< Previous species

Next species >

2237-1.jpg (50614 bytes)


2238-1.jpg (56589 bytes)

Cancellaria granosa Sowerby, 1832

Description: Shell solid, heavy, whorls strongly shouldered, sculptured with strong, oblique, evenly spaced axial ribs, 18-20 on body whorl of mature shells. Axial ribs crossed by spiral ridges, about 15 on body whorl and 4 on penultimate whorl, usually forming nodules at the intersections. Columella with three plaits, the lowest edging the anterior canal. Inner lip calloused, expanded on mature shells, leaving umbilical opening as a fine slit. Outer lip with 10-12 lirae reaching deep into the aperture. Colour pinkish fawn, with red-brown patches on shoulders.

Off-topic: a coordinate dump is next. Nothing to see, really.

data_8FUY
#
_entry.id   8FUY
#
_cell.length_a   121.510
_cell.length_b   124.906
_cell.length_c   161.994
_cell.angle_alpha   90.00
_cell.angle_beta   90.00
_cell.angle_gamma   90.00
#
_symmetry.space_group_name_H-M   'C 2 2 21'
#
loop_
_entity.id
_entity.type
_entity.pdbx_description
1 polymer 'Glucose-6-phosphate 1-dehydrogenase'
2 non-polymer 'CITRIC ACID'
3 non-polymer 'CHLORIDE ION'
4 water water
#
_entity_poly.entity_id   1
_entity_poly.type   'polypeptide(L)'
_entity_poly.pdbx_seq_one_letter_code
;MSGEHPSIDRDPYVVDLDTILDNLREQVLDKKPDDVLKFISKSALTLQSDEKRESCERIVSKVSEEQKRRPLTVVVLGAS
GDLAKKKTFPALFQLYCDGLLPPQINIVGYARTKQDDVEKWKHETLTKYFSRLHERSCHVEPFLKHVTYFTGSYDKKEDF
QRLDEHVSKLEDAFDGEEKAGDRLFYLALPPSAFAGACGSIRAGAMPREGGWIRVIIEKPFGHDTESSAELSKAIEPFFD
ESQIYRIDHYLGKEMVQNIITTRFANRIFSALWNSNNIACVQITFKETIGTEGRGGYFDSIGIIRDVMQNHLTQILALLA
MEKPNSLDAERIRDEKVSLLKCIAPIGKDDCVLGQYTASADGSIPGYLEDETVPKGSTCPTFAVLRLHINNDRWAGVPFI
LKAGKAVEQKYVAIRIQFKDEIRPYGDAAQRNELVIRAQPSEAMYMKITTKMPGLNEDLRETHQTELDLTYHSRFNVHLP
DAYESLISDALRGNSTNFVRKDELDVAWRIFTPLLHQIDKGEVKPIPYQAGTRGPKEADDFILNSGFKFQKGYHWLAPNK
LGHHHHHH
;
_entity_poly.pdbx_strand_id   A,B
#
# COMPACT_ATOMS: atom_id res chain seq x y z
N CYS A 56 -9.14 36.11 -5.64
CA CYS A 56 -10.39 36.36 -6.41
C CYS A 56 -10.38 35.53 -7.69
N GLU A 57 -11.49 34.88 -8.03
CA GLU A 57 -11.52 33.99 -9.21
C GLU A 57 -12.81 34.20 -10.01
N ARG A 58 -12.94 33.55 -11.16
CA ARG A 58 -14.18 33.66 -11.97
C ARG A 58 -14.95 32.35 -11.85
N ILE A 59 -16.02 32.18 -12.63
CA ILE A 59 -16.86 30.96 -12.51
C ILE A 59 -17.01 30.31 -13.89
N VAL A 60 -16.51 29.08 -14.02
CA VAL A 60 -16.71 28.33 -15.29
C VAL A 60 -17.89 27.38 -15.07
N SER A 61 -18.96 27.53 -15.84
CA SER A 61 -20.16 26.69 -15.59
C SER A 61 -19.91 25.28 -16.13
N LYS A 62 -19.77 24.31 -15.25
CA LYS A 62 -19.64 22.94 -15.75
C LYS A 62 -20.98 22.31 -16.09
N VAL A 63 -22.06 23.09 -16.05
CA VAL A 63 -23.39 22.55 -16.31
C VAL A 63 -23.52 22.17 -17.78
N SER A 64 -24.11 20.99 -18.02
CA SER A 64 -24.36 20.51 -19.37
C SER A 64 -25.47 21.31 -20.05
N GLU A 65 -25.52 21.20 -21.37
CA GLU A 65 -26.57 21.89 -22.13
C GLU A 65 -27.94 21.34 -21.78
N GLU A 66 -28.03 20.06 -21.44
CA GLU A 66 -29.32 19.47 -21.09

Size: Up to 35 mm in length, typically about 28 mm.

Distribution: Endemic to Australia: Twofold Bay, NSW, to SA, including Tasmania.

Habitat: Intertidal to about 20 metres. Common.

Comparison: The spiral sculpture of this species consists of about 15 strong ribs. In C. undulata it is much weaker, and present as more numerous grooves or ribs, although at the extremes of variation the species can be quite similar. C. granosa has a more sharply angled shoulder than C. undulata, and the lirae in the aperture are less numerous.

Remarks: This is a common shell in southern Australia, but in NSW it is known only from Twofold Bay, where it is trawled infrequently.

Figs. 1,2   Wilsons Promontory, Victoria (C.070122)


Copyright Des Beechey 2005